We are aware that 3D printing is different from the conventional printing world, but do we all know how exactly it works?
The 3-dimensional printing technology involves a manufacturing process that develops a 3-dimensional object layer-by-layer. The shape and depth of a 3D object is different from a conventional 2D object.
Consider any object around you, for instance a coffee mug, smartphone or a book, all looks different in real world. The image of a coffee mug or smartphone on a paper or a screen is very different from the actual object with regard to its physical characteristics like depth. The objects we see on screen or paper retains its dimension, but skips the depth of the object.
A 3D printer uses materials such as plastic, metal, nylon, glass filled polyamide, epoxy resins, silver, titanium, steel, wax, photopolymers and polycarbonate or so and forms the printed object layer-by-layer and produces an identical object. It means if you create a coffee mug through the 3D printing process, it will look similar to a real coffee mug and may also serve the same purpose.
To create any object through this technology, first one needs to develop a 3D model. And, to develop that 3D images are required or it needs to be drawn on-screen using any CAD or similar software. Models can be downloaded from the internet as well.
The 3D technology was invented by Charles Hull in 1984 to print physical 3D objects from a digital set of data. In 1986, he claimed a patent and developed a commercial 3D printing machine – named Stereolithography Apparatus – the same year. The first commercially available 3D printer, SLA-250, was developed in 1988. Several discoveries in connection with 3D printing technology followed.
Real Life Applications
The biggest advantage of 3D printing as compared to the conventional forms of printing is its ability to develop life-like objects. With the help of the technology, doctors can develop prototype of patient's limbs which needs to be operated.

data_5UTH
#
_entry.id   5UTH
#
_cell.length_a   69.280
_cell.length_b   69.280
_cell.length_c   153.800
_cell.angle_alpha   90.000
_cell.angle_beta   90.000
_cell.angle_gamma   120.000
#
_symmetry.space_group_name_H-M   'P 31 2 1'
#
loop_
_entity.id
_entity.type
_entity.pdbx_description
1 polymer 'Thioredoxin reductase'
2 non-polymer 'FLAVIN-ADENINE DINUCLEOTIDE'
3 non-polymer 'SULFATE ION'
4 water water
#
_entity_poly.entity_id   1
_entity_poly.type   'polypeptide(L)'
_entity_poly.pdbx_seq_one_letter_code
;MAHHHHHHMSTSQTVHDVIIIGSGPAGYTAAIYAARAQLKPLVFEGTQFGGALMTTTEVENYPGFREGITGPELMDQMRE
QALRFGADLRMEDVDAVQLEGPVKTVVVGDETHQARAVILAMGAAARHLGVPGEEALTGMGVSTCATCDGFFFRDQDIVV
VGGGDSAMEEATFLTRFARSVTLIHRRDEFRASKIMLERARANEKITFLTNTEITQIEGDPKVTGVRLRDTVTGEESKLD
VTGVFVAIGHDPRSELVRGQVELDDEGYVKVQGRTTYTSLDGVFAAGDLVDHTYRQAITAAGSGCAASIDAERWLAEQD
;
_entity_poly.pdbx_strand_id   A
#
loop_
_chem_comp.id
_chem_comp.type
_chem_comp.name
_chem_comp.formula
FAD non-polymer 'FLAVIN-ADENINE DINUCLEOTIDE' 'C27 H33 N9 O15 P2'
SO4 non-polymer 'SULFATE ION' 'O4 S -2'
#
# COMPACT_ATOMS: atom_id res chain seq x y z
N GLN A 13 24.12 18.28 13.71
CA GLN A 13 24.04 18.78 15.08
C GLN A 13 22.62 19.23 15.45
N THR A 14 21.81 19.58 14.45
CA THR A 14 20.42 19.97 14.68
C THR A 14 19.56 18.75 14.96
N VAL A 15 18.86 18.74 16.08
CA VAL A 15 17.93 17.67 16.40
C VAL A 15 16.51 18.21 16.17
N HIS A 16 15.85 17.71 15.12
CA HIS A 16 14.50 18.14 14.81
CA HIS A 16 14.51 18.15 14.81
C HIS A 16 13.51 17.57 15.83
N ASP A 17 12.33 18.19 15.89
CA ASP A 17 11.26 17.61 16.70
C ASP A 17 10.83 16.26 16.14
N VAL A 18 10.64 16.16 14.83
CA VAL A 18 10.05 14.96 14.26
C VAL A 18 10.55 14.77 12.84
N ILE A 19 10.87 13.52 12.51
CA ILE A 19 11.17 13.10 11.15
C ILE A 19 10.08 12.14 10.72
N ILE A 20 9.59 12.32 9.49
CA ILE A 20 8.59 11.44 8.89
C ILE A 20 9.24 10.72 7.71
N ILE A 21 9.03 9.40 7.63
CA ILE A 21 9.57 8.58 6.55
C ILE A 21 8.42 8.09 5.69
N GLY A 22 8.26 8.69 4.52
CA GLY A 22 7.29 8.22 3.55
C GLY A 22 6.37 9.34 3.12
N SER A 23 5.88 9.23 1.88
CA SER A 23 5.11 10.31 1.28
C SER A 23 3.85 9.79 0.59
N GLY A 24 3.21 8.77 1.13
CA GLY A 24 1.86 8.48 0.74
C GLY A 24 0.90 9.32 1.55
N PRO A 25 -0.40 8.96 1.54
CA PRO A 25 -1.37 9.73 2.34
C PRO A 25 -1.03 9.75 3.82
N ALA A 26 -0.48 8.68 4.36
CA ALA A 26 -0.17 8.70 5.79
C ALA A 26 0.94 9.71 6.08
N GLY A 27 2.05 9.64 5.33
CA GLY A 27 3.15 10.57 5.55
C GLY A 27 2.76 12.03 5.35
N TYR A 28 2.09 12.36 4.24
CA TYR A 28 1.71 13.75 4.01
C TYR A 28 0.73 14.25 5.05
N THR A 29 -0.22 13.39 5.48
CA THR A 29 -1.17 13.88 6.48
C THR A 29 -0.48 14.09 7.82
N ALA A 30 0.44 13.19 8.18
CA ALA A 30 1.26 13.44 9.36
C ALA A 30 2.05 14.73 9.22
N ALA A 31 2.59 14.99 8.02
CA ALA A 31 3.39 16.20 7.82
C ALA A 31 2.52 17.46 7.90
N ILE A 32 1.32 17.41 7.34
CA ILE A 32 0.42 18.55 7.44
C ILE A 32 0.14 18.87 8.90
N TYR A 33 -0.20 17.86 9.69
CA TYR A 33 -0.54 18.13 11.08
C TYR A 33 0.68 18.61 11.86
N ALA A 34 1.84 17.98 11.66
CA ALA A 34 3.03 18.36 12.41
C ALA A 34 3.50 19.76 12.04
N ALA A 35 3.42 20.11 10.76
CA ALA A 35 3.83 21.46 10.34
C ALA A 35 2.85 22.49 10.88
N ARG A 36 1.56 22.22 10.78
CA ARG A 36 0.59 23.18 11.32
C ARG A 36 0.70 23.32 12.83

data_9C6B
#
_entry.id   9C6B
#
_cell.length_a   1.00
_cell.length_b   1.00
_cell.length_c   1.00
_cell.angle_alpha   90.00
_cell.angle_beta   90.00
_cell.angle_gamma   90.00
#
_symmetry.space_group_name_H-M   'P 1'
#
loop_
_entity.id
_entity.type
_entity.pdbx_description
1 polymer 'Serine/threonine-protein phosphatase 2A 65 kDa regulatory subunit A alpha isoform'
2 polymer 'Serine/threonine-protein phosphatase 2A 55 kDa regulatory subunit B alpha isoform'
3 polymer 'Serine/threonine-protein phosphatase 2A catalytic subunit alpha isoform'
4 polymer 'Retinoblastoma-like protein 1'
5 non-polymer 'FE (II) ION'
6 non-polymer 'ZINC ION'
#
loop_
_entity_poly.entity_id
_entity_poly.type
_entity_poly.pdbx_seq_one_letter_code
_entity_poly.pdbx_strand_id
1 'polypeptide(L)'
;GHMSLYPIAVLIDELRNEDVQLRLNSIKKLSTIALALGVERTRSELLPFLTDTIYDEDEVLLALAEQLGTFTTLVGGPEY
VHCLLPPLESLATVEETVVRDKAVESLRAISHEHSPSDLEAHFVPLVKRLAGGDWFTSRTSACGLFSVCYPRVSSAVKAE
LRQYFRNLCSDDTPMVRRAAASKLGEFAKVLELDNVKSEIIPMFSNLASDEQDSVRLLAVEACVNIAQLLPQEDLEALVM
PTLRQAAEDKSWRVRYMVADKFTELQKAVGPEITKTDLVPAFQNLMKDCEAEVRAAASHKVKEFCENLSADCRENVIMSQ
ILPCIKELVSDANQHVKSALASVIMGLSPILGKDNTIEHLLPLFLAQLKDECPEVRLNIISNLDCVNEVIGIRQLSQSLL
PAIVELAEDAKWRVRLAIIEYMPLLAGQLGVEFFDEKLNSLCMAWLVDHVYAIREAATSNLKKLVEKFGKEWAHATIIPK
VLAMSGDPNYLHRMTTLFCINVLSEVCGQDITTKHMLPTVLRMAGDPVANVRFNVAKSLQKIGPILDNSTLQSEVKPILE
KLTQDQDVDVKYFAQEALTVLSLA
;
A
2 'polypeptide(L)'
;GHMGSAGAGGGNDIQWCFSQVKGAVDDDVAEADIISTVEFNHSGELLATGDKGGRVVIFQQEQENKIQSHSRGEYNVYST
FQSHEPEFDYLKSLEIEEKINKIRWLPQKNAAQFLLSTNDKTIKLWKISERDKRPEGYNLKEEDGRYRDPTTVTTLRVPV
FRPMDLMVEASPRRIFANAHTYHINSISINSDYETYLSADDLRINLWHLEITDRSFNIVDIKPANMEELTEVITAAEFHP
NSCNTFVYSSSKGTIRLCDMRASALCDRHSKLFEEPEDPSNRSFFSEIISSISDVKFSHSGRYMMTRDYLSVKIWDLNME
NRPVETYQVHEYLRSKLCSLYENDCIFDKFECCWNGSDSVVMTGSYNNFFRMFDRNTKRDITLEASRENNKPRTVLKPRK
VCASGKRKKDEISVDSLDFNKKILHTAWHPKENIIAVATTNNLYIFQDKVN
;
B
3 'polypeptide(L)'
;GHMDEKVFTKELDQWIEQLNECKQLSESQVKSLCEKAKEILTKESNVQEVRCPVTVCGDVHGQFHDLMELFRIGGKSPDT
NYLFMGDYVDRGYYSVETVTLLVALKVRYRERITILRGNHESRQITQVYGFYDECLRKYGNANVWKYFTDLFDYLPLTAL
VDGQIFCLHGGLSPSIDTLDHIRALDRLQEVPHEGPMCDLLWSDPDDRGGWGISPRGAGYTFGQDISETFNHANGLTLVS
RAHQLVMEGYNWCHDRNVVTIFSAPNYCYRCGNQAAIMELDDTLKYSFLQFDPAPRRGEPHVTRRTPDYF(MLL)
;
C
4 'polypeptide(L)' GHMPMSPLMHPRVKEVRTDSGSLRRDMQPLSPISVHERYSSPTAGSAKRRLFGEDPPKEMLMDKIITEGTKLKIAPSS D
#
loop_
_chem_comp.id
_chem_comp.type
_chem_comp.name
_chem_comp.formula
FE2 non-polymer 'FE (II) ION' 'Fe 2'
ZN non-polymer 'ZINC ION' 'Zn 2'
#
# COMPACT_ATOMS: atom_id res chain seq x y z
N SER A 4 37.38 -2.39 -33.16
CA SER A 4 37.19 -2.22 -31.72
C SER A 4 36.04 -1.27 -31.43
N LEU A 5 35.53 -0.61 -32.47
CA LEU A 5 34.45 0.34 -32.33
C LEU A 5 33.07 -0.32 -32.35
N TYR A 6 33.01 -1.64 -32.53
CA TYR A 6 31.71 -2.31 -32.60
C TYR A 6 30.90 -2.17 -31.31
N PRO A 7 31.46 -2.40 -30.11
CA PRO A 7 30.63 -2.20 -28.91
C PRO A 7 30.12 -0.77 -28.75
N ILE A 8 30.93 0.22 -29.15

It is useful to other professionals like fashion designers, jewellery designers, artists, architectures, interior designers, car designers, robot designers, toy designers and gadget concept designers.
You'll be surprised to know that people developed car, chocolates, bikinis, robots, printed circuit boards, fake wood, metal/stone sculptures, guns, rockets and so on with the help of this technology.
Few people use liquid materials as well to get the desired shape of the object. It actually depends on which 3D printing technology is being used in the printer. There are 3 types of technologies that are majorly used in 3D industry - SLS or Selective Laser Sintering, FDM or Fused Deposition Modelling and SLA or Stereolithography.
In SLS or Selective Laser Sintering the printer uses a high power laser beam to blend small plastic, metal or any other source material to form the desired object. The process involves scanning the object on a layer-by-layer basis and develops it thereafter.
In the Fused Deposition Modelling a flexible nozzle is used to heat the raw material and form the desired object by extruding the melted materials.
In SLA or Stereolithography, a vat of liquid ultraviolet curable photopolymer "resin" and an ultraviolet laser to build parts' layers one at a time. For each layer, the laser beam traces a cross-section of the partial pattern on the surface of the liquid resin. Exposure to the ultraviolet laser light cures and solidifies the pattern traced on the resin and joins it to the layer below.
The optional freeware
As we have mentioned above that one needs to use any 3D modelling software for mapping their object. Unfortunately, CAD is meant only for professionals and is very expensive; but there are other options available which can be used for free. For instance, one can download OpenSCAD, TinkerCAD or Google Sketchup for free and draw the objects.
Will you buy one?
Looking at the prospect of 3D printing, numerous printer manufacturers started developing 3D printing devices, but most of them are expensive and can be afforded by only large scale enterprises and manufacturers. For example, HP developed Design Jet 3D printers which cost a whopping $17,500 onwards.
Few companies are bringing some low cost solutions too. Mostly, they offer Do-It-Yourself projects and cost more than $1000, which is beyond the capacity of most people.
Some new start-ups are also into developing 3D printing machines which are expected to be available within a few months and will retail less than $700-$800.